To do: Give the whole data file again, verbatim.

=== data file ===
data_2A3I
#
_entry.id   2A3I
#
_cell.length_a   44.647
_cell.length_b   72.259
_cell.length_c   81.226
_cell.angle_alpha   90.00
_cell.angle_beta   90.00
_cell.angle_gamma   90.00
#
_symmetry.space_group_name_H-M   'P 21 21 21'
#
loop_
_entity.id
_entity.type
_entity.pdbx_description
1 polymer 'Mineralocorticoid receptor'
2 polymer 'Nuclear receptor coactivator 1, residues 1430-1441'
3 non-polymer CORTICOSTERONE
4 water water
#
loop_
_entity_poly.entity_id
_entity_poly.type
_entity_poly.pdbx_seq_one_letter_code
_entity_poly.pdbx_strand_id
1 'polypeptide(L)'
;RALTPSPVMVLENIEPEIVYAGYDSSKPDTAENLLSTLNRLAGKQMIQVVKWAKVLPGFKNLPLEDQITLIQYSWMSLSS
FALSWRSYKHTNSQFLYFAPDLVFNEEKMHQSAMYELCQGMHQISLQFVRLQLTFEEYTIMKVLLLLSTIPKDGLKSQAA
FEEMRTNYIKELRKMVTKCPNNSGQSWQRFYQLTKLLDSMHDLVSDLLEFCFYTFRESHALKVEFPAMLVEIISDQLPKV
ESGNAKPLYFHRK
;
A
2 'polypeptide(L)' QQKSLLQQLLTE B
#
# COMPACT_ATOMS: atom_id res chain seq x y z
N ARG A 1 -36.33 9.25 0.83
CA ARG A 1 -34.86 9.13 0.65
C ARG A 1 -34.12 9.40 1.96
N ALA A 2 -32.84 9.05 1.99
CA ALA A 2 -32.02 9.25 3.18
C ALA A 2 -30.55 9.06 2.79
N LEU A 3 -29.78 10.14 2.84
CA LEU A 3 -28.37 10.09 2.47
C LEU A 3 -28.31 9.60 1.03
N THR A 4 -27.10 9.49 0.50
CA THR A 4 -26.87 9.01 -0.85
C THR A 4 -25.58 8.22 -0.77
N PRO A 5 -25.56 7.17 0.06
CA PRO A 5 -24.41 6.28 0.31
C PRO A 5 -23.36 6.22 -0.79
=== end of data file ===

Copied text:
data_2A3I
#
_entry.id   2A3I
#
_cell.length_a   44.647
_cell.length_b   72.259
_cell.length_c   81.226
_cell.angle_alpha   90.00
_cell.angle_beta   90.00
_cell.angle_gamma   90.00
#
_symmetry.space_group_name_H-M   'P 21 21 21'
#
loop_
_entity.id
_entity.type
_entity.pdbx_description
1 polymer 'Mineralocorticoid receptor'
2 polymer 'Nuclear receptor coactivator 1, residues 1430-1441'
3 non-polymer CORTICOSTERONE
4 water water
#
loop_
_entity_poly.entity_id
_entity_poly.type
_entity_poly.pdbx_seq_one_letter_code
_entity_poly.pdbx_strand_id
1 'polypeptide(L)'
;RALTPSPVMVLENIEPEIVYAGYDSSKPDTAENLLSTLNRLAGKQMIQVVKWAKVLPGFKNLPLEDQITLIQYSWMSLSS
FALSWRSYKHTNSQFLYFAPDLVFNEEKMHQSAMYELCQGMHQISLQFVRLQLTFEEYTIMKVLLLLSTIPKDGLKSQAA
FEEMRTNYIKELRKMVTKCPNNSGQSWQRFYQLTKLLDSMHDLVSDLLEFCFYTFRESHALKVEFPAMLVEIISDQLPKV
ESGNAKPLYFHRK
;
A
2 'polypeptide(L)' QQKSLLQQLLTE B
#
# COMPACT_ATOMS: atom_id res chain seq x y z
N ARG A 1 -36.33 9.25 0.83
CA ARG A 1 -34.86 9.13 0.65
C ARG A 1 -34.12 9.40 1.96
N ALA A 2 -32.84 9.05 1.99
CA ALA A 2 -32.02 9.25 3.18
C ALA A 2 -30.55 9.06 2.79
N LEU A 3 -29.78 10.14 2.84
CA LEU A 3 -28.37 10.09 2.47
C LEU A 3 -28.31 9.60 1.03
N THR A 4 -27.10 9.49 0.50
CA THR A 4 -26.87 9.01 -0.85
C THR A 4 -25.58 8.22 -0.77
N PRO A 5 -25.56 7.17 0.06
CA PRO A 5 -24.41 6.28 0.31
C PRO A 5 -23.36 6.22 -0.79